United Nations Secretary General Press Conference – Content of report on conflict-affected children ‘will not change,’ asserts Ban

Secretary-General Ban Ki-moon Sspeaks to the Media at Security Council stakeout on a wide range of topics

Secretary-General Ban Ki-moon Sspeaks to the Media at Security Council stakeout on a wide range of topics 

9 June 2016 – Standing by his decision to remove the Saudi-led Coalition in Yemen from his latest report on conflict-affected children, United Nations Secretary-General Ban Ki-moon today said it was one of the most ‘painful and difficult decisions’ he has ever had to make, and that it is ‘unacceptable’ for Member States to exert undue pressure as scrutiny is necessary part of the work of the UN.

“The report describes horrors no child should have to face,” said Mr. Ban speaking to the press outside of the UN Security Council chamber, where he acknowledged that the “fierce reaction to my decision to temporarily remove the Saudi-led Coalition countries from the report’s annex.”

“At the same time, I also had to consider the very real prospect that millions of other children would suffer grievously if, as was suggested to me, countries would de-fund many UN programmes. Children already at risk in Palestine, South Sudan, Syria, Yemen and so many other places would fall further into despair,” he stressed.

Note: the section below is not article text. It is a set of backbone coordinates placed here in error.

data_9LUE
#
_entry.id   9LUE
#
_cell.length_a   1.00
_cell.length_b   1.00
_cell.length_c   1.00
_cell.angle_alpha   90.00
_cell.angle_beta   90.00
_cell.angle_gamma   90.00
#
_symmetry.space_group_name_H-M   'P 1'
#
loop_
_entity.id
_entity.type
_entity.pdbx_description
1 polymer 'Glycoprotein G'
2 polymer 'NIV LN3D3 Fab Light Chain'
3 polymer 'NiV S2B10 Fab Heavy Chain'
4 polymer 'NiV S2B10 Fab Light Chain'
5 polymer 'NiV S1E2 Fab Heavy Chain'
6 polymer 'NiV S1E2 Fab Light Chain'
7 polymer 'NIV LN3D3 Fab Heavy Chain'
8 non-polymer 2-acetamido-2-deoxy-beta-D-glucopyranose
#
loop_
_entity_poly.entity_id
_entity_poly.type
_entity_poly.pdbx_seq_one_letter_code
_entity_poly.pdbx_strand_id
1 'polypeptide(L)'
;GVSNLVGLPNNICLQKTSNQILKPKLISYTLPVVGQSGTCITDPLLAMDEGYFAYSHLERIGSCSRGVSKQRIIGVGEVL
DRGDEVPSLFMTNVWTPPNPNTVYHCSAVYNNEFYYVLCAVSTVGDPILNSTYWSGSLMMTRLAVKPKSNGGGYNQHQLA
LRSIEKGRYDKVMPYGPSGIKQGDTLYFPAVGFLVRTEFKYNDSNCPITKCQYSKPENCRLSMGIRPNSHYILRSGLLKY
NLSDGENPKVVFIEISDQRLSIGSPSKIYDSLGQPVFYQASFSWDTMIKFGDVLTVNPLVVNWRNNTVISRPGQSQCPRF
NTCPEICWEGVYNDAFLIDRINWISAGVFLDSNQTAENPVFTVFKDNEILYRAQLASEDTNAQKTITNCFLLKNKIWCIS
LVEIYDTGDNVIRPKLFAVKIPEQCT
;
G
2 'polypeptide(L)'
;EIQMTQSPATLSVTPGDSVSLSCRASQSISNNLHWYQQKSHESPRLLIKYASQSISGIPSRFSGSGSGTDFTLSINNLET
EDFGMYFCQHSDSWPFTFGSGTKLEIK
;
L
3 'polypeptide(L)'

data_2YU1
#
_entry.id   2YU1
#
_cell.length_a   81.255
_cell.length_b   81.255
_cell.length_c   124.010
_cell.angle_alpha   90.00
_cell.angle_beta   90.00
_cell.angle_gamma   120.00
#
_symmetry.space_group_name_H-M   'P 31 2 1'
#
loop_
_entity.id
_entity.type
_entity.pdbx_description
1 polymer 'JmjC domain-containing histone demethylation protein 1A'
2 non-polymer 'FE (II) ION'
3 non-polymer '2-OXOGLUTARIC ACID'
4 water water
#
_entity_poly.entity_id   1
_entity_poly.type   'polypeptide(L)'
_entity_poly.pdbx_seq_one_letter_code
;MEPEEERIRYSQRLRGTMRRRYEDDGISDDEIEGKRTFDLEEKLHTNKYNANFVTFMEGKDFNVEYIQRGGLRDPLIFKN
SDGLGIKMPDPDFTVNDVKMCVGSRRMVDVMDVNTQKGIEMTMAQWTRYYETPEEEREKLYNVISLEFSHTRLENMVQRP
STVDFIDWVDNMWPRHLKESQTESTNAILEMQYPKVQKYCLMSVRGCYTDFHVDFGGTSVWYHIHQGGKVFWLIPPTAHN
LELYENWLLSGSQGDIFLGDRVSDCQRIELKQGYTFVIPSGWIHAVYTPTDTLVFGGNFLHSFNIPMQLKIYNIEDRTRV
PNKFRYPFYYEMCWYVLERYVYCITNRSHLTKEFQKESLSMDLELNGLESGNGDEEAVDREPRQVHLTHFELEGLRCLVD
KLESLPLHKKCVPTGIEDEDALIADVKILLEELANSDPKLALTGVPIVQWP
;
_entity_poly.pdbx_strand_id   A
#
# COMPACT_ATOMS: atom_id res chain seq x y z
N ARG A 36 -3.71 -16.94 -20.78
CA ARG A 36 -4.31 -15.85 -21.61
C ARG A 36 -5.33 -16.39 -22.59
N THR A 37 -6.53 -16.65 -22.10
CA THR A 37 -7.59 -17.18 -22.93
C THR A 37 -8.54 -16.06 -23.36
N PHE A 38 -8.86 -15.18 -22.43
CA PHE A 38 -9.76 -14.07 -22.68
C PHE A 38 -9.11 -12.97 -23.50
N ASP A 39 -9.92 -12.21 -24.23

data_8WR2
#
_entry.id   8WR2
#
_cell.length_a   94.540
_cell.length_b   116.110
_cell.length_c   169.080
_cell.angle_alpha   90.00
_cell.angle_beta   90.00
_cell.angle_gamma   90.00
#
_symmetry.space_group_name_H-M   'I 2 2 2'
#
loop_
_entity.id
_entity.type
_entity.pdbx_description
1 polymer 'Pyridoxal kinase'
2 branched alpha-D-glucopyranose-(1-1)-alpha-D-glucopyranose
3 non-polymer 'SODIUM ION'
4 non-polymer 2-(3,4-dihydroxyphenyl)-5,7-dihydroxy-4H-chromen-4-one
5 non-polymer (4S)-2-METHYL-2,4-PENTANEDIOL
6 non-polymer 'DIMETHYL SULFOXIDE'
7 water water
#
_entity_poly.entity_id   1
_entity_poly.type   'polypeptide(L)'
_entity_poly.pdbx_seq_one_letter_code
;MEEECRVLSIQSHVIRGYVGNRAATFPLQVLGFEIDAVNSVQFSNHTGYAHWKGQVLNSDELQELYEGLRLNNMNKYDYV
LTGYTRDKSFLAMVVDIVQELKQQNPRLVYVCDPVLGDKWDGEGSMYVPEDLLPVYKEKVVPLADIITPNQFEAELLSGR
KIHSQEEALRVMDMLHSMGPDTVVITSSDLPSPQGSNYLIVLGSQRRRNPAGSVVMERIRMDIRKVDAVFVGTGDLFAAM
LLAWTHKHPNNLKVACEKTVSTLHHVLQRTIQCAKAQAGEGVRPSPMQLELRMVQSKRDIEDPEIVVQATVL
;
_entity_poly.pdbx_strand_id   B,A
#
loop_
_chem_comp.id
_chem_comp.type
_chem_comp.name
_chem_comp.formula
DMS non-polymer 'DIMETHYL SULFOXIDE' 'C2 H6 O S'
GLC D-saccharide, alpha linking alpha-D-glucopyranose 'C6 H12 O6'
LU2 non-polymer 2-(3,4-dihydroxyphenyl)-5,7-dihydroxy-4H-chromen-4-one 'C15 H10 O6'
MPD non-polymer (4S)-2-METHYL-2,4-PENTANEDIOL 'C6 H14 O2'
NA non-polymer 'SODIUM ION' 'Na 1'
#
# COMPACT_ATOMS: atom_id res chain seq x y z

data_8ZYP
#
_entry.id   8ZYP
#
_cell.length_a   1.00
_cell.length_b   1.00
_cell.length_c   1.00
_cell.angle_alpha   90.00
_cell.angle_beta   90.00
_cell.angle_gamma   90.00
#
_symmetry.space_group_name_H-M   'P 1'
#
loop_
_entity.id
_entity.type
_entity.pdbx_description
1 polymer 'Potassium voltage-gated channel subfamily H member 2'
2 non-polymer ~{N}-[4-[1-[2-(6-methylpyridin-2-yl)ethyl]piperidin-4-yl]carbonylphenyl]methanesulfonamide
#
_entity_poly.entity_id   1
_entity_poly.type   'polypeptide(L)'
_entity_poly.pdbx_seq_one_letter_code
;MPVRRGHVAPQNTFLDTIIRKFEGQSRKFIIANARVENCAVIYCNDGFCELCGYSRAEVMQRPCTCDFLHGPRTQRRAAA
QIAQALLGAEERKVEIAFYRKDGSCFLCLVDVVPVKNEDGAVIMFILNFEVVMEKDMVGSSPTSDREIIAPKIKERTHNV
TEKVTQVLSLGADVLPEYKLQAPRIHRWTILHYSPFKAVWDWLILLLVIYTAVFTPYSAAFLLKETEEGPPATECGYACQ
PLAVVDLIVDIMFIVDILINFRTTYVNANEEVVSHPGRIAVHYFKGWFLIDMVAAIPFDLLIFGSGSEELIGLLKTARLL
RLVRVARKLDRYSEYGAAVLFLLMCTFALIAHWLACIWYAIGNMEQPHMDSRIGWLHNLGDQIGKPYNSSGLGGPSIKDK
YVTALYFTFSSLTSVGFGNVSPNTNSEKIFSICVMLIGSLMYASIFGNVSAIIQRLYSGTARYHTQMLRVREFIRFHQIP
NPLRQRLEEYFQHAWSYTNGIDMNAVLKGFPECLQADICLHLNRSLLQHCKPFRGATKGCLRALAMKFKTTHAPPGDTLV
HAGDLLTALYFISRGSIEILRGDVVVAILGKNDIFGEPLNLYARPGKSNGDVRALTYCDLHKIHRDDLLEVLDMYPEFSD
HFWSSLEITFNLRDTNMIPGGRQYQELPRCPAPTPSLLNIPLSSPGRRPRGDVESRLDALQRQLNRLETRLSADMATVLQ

Insisting that he stands by the report, the UN chief added that the Organization “will assess the complaints that have been made, but the content will not change.”

“I fully understand the criticism, but I would also like to make a larger point that speaks to many political challenges we face. When UN peacekeepers come under physical attack, they deserve strong backing by the Security Council,” he stated. “When UN personnel are declared persona non grata simply for carrying out their jobs, they should be able to count on firm support from the Member States,” he said.

Mr. Ban also underlined that when a UN report comes “under fire” for raising difficult issues or documenting violations of law or human rights, Member States should defend the mechanisms and mandates that they themselves have established.

“As the Secretariat carries forward the work that is entrusted to us, I count on Member States to work constructively and maintain their commitment to the cause of this Organization,” he told reporters.